COVID-19 emergency use authorizations and approvals for vaccines were achieved in record time. However, there remains a need to develop additional safe, effective, easy-to-produce, and inexpensive prevention to reduce the risk of acquiring SARS-CoV-2 infection. This need is due to difficulties in vaccine manufacturing and distribution, vaccine hesitancy, and, critically, the increased prevalence of SARS-CoV-2 variants with greater contagiousness or reduced sensitivity to immunity. Antibodies from eggs of hens (immunoglobulin Y; IgY) that were administered the receptor-binding domain (RBD) of the SARS-CoV-2 spike protein were developed for use as nasal drops to capture the virus on the nasal mucosa. Although initially raised against the 2019 novel coronavirus index strain (2019-nCoV), these anti-SARS-CoV-2 RBD IgY surprisingly had indistinguishable enzyme-linked immunosorbent assay binding against variants of concern that have emerged, including Alpha (B.1.1.7), Beta (B.1.351), Delta (B.1.617.2), and Omicron (B.1.1.529). This is different from sera of immunized or convalescent patients. Culture neutralization titers against available Alpha, Beta, and Delta were also indistinguishable from the index SARS-CoV-2 strain. Efforts to develop these IgY for clinical use demonstrated that the intranasal anti-SARS-CoV-2 RBD IgY preparation showed no binding (cross-reactivity) to a variety of human tissues and had an excellent safety profile in rats following 28-day intranasal delivery of the formulated IgY. A double-blind, randomized, placebo-controlled phase 1 study evaluating single-ascending and multiple doses of anti-SARS-CoV-2 RBD IgY administered intranasally for 14 days in 48 healthy adults also demonstrated an excellent safety and tolerability profile, and no evidence of systemic absorption. As these antiviral IgY have broad selectivity against many variants of concern, are fast to produce, and are a low-cost product, their use as prophylaxis to reduce SARS-CoV-2 viral transmission warrants further evaluation.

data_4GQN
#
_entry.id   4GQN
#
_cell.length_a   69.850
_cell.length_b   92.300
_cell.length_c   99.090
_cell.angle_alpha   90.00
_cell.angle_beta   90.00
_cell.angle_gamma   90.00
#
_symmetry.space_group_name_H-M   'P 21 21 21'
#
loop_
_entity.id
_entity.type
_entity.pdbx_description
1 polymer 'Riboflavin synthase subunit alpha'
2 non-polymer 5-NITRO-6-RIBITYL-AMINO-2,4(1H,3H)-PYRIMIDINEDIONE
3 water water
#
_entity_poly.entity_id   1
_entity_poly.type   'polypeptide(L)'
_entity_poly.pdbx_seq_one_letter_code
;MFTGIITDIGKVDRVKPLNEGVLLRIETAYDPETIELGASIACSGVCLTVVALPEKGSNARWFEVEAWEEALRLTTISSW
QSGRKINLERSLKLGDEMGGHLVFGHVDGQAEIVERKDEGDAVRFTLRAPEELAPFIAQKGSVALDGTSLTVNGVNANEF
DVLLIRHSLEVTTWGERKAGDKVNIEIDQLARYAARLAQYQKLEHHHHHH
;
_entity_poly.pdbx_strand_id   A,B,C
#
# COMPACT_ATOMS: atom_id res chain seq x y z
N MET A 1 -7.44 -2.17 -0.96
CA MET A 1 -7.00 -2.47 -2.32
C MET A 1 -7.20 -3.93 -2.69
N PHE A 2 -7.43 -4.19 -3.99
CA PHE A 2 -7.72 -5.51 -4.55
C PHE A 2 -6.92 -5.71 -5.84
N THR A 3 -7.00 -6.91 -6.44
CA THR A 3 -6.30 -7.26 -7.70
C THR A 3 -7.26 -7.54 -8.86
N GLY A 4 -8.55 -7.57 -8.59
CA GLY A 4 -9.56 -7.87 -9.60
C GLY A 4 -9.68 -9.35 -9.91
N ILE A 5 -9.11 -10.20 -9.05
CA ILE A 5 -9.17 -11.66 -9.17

Clinical trial registration: https://www.clinicaltrials.gov/ct2/show/NCT04567810, identifier NCT04567810.
Keywords: COVID-19; IgY; SARS-CoV-2; chicken immunoglobulin; clinical trial body; immunoglobulin Y; infectious diseases.
Copyright © 2022 Frumkin, Lucas, Scribner, Ortega-Heinly, Rogers, Yin, Hallam, Yam, Bedard, Begley, Cohen, Badger, Abbasi, Dye, McMillan, Wallach, Bricker, Joshi, Boon, Pokhrel, Kraemer, Lee, Kargotich, Agochiya, John and Mochly-Rosen.